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Supreme Court, Appellate Division, Fourth Department, New York.

Edward J. SIKORSKI and Penny Sikorski, Plaintiffs-Respondents, v. BURROUGHS DRIVE APARTMENTS, INC., Defendant-Appellant.

Burroughs Drive Apartments, Inc., Third-Party Plaintiff-Respondent, v. Penny Sikorski, Doing Business As Ameri-Tec Associates, Third-Party Defendant-Appellant.

    Decided: June 13, 2003

PRESENT:  GREEN, J.P., WISNER, SCUDDER, KEHOE, and BURNS, JJ.Law Offices of John Quackenbush, Buffalo (H. Ward Hamlin, Jr., of Counsel), for Defendant-Appellant and Third-Party Plaintiff-Respondent. Walsh & Wilkins, Buffalo (Carlton K. Brownell, III, of Counsel), for Third-Party Defendant-Appellant. Lipsitz, Green, Fahringer, Roll, Salisbury & Cambria LLP, Buffalo (John A. Collins of Counsel), for Plaintiffs-Respondents.

Plaintiffs commenced this action to recover damages for injuries sustained by Edward J. Sikorski (plaintiff) while installing drywall in a garage that was being constructed by his wife, third-party defendant, Penny Sikorski, doing business as Ameri-Tec Associates (Ameri-Tec), on property owned by defendant-third-party plaintiff (defendant).   Plaintiff was standing on a 20-foot-long aluminum pick walk board (pick) that was approximately 2 to 2 1/212 feet off the ground.   While he was holding a four foot by eight foot sheet of drywall with one hand and reaching for a hammer with the other, a gust of wind caught the drywall, causing plaintiff to lose his balance and either step or fall off the pick in what plaintiff described as a “twisting” motion.   The sheet of drywall struck plaintiff on the head, and he sustained injuries to the cervical and lumbosacral spine.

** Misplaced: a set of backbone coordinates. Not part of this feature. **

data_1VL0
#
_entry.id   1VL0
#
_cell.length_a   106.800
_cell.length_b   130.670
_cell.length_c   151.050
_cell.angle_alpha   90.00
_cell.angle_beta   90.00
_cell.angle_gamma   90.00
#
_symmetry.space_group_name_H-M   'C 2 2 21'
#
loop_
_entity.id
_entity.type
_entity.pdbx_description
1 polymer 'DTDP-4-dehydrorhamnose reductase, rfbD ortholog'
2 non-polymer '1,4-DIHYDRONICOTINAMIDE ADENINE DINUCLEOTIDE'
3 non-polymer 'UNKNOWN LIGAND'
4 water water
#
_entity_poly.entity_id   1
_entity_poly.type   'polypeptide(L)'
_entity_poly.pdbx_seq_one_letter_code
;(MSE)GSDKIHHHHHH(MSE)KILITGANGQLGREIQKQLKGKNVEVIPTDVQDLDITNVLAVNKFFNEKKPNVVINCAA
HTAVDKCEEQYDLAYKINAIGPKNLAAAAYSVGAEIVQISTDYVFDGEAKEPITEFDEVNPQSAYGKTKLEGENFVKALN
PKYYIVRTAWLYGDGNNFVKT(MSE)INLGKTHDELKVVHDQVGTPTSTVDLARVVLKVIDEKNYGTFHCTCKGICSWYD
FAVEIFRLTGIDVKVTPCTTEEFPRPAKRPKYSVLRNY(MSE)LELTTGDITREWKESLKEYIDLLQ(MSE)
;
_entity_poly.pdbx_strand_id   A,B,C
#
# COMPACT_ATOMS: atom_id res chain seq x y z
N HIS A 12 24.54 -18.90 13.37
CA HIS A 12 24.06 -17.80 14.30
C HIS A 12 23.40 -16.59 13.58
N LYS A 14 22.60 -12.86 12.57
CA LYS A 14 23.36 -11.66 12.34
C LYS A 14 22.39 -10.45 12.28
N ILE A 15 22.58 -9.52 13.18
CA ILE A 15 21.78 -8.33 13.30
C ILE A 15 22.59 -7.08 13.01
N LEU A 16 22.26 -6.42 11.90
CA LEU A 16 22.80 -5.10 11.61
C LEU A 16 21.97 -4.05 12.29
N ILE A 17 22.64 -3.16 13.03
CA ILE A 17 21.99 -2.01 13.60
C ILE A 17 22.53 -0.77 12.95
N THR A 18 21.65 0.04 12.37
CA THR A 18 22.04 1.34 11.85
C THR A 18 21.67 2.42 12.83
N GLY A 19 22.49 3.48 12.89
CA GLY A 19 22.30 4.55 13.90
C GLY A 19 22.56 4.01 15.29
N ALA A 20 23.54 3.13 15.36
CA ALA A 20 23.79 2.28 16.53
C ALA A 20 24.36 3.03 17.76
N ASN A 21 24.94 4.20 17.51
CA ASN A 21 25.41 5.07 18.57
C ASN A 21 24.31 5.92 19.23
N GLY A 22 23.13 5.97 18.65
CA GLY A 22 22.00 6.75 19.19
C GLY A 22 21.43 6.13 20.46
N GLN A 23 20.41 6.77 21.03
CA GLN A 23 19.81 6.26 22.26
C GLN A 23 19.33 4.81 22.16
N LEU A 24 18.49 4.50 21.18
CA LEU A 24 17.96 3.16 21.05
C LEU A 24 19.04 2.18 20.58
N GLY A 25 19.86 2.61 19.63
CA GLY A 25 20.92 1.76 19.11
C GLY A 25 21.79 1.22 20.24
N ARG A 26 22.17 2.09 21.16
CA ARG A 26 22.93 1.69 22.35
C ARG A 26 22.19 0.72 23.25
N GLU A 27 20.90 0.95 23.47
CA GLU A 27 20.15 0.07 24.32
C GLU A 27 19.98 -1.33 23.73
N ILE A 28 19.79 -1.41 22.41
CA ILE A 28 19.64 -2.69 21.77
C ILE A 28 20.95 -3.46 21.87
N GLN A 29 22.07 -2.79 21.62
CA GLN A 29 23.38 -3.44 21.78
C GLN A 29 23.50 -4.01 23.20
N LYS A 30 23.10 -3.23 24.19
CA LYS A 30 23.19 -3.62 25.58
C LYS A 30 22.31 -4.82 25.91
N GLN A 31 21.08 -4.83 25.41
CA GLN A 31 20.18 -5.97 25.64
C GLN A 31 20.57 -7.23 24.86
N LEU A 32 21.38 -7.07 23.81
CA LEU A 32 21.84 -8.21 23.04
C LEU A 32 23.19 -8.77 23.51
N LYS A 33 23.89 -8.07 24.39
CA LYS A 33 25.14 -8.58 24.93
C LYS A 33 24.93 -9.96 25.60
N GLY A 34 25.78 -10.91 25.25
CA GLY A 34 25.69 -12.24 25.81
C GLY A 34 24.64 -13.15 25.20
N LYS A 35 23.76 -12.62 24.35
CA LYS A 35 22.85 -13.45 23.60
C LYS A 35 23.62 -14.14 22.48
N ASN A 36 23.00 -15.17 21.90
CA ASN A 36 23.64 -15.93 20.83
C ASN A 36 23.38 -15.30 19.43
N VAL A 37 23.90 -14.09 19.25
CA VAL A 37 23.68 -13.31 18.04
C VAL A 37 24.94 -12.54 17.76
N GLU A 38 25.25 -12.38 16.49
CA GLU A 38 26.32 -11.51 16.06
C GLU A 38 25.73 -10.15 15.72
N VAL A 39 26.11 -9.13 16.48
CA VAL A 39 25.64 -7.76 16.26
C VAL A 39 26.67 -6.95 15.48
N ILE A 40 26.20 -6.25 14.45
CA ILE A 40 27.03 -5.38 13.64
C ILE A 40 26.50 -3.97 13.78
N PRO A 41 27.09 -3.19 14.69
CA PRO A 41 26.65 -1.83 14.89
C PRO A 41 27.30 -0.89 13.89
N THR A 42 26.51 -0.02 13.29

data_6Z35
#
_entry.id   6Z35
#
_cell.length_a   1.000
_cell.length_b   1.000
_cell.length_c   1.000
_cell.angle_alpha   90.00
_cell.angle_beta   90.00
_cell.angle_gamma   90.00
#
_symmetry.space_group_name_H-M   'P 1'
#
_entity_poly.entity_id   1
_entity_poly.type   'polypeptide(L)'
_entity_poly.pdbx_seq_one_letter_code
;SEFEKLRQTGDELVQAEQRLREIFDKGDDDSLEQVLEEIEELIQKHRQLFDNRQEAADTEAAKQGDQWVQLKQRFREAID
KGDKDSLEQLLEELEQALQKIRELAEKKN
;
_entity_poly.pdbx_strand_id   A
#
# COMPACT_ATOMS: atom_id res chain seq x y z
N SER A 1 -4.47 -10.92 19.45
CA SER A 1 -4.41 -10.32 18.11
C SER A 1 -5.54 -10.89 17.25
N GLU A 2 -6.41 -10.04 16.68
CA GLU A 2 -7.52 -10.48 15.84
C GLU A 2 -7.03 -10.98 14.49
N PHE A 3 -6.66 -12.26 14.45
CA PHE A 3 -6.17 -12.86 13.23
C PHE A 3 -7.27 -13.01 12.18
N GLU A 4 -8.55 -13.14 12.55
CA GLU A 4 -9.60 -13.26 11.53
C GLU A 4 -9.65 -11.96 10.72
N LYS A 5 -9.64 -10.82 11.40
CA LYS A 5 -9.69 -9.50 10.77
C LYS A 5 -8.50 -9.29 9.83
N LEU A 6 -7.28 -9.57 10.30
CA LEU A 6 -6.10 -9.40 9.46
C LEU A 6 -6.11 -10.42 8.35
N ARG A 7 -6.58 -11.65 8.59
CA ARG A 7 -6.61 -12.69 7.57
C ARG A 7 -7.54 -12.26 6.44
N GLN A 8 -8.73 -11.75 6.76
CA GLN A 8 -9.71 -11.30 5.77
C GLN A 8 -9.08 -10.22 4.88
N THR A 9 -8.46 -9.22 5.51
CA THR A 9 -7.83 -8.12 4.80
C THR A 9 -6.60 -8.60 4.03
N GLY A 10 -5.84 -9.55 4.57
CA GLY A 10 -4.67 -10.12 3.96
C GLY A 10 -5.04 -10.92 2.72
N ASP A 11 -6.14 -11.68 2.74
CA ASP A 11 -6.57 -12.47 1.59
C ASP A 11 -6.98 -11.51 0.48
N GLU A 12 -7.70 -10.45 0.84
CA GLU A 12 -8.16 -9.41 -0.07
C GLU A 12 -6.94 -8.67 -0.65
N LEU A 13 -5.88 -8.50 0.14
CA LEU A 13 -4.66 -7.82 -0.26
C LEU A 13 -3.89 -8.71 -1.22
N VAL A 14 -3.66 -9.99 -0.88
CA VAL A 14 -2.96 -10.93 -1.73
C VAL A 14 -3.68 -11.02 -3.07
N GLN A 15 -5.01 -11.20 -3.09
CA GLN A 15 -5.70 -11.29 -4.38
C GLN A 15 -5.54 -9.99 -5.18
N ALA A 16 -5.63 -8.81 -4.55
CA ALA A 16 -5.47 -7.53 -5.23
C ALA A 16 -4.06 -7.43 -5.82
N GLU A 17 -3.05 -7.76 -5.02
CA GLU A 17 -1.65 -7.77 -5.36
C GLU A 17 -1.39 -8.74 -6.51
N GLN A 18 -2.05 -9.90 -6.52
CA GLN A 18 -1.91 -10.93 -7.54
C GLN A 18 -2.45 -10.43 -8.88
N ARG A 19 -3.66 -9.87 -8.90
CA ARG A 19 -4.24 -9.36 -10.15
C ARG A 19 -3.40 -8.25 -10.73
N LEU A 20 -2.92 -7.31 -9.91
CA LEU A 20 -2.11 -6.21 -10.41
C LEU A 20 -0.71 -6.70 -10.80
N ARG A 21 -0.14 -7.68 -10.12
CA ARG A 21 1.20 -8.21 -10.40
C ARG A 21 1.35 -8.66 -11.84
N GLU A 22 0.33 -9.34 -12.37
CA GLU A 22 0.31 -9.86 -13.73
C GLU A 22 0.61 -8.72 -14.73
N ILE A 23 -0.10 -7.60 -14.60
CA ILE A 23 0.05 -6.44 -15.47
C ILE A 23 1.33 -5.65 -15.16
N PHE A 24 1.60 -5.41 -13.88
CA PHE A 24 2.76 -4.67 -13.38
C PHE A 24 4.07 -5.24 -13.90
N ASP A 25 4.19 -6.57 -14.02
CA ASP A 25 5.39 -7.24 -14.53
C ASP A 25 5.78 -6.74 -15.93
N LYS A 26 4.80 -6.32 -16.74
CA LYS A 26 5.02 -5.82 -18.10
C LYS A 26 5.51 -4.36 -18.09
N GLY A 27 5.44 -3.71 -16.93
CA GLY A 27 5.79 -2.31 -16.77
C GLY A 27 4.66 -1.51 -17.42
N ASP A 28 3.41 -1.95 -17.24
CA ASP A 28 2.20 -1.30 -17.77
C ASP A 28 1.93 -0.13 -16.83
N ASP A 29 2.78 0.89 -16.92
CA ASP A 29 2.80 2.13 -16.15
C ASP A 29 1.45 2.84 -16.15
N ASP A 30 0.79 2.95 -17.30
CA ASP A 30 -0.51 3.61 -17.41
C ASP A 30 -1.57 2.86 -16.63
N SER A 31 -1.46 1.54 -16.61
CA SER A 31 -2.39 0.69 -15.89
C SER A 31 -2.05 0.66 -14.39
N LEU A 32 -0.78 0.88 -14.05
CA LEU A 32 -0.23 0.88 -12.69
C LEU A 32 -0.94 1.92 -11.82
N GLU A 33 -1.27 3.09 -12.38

Supreme Court erred in denying that part of defendant's motion seeking summary judgment dismissing the Labor Law § 200 claim and the common-law negligence cause of action.   Defendant established that any dangerous condition arose not from the condition of the premises themselves, but “from the contractor's methods,” i.e. plaintiff's own actions, and that it did not exercise “supervisory control over the operation” (Comes v. New York State Elec. & Gas Corp., 82 N.Y.2d 876, 877, 609 N.Y.S.2d 168, 631 N.E.2d 110;  see Skudlarek v. Bethlehem Steel Corp., 251 A.D.2d 974, 975, 674 N.Y.S.2d 555;  cf.  Sponholz v. Benderson Prop. Dev., 273 A.D.2d 791, 792-793, 709 N.Y.S.2d 748).   Thus, defendant established its entitlement to judgment as a matter of law, and plaintiffs failed to raise an issue of fact.

 The court also erred in denying that part of defendant's motion seeking summary judgment dismissing the Labor Law § 241(6) claim.   As limited by their brief, plaintiffs contend that defendant violated 12 NYCRR 23-1.8(c), which requires, inter alia, that workers be provided with hard hats when working in an area “where there is a danger of being struck by falling objects or materials * * *.” Although the regulation is sufficiently specific (see generally McCune v. Black Riv. Constructors, 225 A.D.2d 1078, 1078-1079, 639 N.Y.S.2d 203), we conclude that it is not applicable here because plaintiff was not working below the area from which the drywall fell.